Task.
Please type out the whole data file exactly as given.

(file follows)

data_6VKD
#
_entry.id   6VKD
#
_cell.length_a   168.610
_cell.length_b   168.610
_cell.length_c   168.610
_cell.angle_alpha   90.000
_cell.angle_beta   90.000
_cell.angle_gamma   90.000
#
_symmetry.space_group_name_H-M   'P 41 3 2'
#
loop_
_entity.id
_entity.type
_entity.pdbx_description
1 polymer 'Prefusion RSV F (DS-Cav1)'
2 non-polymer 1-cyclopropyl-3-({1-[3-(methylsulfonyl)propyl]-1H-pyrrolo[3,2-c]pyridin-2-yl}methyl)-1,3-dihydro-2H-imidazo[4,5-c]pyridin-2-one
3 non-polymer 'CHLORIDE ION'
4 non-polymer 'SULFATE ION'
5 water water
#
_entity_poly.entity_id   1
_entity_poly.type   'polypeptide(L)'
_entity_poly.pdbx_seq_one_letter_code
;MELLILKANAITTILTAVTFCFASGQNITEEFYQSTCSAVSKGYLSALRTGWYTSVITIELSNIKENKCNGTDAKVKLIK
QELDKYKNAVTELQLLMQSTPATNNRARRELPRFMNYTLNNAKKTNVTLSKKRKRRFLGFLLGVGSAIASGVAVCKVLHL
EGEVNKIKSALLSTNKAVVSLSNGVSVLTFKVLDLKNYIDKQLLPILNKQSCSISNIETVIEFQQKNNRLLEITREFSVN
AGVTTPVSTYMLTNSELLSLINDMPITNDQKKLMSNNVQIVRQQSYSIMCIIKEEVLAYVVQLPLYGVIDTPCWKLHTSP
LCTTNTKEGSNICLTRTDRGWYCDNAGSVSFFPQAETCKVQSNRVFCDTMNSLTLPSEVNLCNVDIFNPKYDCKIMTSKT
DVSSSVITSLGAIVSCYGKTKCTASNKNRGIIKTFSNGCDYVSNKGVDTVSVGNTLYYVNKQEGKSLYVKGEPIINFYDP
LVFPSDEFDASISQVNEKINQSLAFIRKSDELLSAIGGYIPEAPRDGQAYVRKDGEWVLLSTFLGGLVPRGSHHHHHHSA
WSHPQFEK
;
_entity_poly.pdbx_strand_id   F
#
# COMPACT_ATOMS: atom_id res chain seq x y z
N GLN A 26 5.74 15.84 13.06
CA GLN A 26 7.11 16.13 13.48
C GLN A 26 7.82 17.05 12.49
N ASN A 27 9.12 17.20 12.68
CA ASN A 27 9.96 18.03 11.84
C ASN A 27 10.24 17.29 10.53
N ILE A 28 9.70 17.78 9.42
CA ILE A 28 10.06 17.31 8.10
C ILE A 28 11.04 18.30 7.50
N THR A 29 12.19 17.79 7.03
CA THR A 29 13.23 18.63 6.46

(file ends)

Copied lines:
data_6VKD
#
_entry.id   6VKD
#
_cell.length_a   168.610
_cell.length_b   168.610
_cell.length_c   168.610
_cell.angle_alpha   90.000
_cell.angle_beta   90.000
_cell.angle_gamma   90.000
#
_symmetry.space_group_name_H-M   'P 41 3 2'
#
loop_
_entity.id
_entity.type
_entity.pdbx_description
1 polymer 'Prefusion RSV F (DS-Cav1)'
2 non-polymer 1-cyclopropyl-3-({1-[3-(methylsulfonyl)propyl]-1H-pyrrolo[3,2-c]pyridin-2-yl}methyl)-1,3-dihydro-2H-imidazo[4,5-c]pyridin-2-one
3 non-polymer 'CHLORIDE ION'
4 non-polymer 'SULFATE ION'
5 water water
#
_entity_poly.entity_id   1
_entity_poly.type   'polypeptide(L)'
_entity_poly.pdbx_seq_one_letter_code
;MELLILKANAITTILTAVTFCFASGQNITEEFYQSTCSAVSKGYLSALRTGWYTSVITIELSNIKENKCNGTDAKVKLIK
QELDKYKNAVTELQLLMQSTPATNNRARRELPRFMNYTLNNAKKTNVTLSKKRKRRFLGFLLGVGSAIASGVAVCKVLHL
EGEVNKIKSALLSTNKAVVSLSNGVSVLTFKVLDLKNYIDKQLLPILNKQSCSISNIETVIEFQQKNNRLLEITREFSVN
AGVTTPVSTYMLTNSELLSLINDMPITNDQKKLMSNNVQIVRQQSYSIMCIIKEEVLAYVVQLPLYGVIDTPCWKLHTSP
LCTTNTKEGSNICLTRTDRGWYCDNAGSVSFFPQAETCKVQSNRVFCDTMNSLTLPSEVNLCNVDIFNPKYDCKIMTSKT
DVSSSVITSLGAIVSCYGKTKCTASNKNRGIIKTFSNGCDYVSNKGVDTVSVGNTLYYVNKQEGKSLYVKGEPIINFYDP
LVFPSDEFDASISQVNEKINQSLAFIRKSDELLSAIGGYIPEAPRDGQAYVRKDGEWVLLSTFLGGLVPRGSHHHHHHSA
WSHPQFEK
;
_entity_poly.pdbx_strand_id   F
#
# COMPACT_ATOMS: atom_id res chain seq x y z
N GLN A 26 5.74 15.84 13.06
CA GLN A 26 7.11 16.13 13.48
C GLN A 26 7.82 17.05 12.49
N ASN A 27 9.12 17.20 12.68
CA ASN A 27 9.96 18.03 11.84
C ASN A 27 10.24 17.29 10.53
N ILE A 28 9.70 17.78 9.42
CA ILE A 28 10.06 17.31 8.10
C ILE A 28 11.04 18.30 7.50
N THR A 29 12.19 17.79 7.03
CA THR A 29 13.23 18.63 6.46